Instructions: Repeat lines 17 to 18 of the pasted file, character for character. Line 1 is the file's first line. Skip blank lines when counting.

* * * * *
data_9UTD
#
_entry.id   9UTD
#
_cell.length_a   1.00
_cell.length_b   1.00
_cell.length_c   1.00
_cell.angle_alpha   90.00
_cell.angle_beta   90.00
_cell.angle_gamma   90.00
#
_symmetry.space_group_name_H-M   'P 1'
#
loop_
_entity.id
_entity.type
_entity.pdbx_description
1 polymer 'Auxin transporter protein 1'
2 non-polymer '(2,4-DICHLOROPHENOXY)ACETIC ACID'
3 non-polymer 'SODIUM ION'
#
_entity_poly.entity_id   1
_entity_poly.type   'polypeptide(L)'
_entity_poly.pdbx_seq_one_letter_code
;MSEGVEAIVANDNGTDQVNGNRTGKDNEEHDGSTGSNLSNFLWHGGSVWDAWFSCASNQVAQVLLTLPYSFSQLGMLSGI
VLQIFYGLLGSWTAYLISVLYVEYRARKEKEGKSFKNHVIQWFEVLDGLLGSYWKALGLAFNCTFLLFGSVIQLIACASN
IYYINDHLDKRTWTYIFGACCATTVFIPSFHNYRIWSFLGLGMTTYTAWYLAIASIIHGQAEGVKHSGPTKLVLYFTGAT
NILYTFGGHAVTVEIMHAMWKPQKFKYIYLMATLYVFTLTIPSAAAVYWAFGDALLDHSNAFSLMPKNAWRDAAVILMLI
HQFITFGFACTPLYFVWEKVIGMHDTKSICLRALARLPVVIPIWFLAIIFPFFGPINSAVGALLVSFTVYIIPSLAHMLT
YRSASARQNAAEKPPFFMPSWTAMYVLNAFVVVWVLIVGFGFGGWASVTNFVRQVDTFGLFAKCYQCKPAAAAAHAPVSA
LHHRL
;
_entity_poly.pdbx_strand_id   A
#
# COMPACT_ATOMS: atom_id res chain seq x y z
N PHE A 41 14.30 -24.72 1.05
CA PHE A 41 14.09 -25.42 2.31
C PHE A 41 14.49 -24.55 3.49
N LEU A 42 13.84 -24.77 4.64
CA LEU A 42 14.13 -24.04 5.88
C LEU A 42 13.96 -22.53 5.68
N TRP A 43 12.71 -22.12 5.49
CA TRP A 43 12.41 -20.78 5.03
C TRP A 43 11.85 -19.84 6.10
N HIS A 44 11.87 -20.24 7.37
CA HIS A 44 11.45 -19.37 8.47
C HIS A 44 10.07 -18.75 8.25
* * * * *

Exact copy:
_entity.pdbx_description
1 polymer 'Auxin transporter protein 1'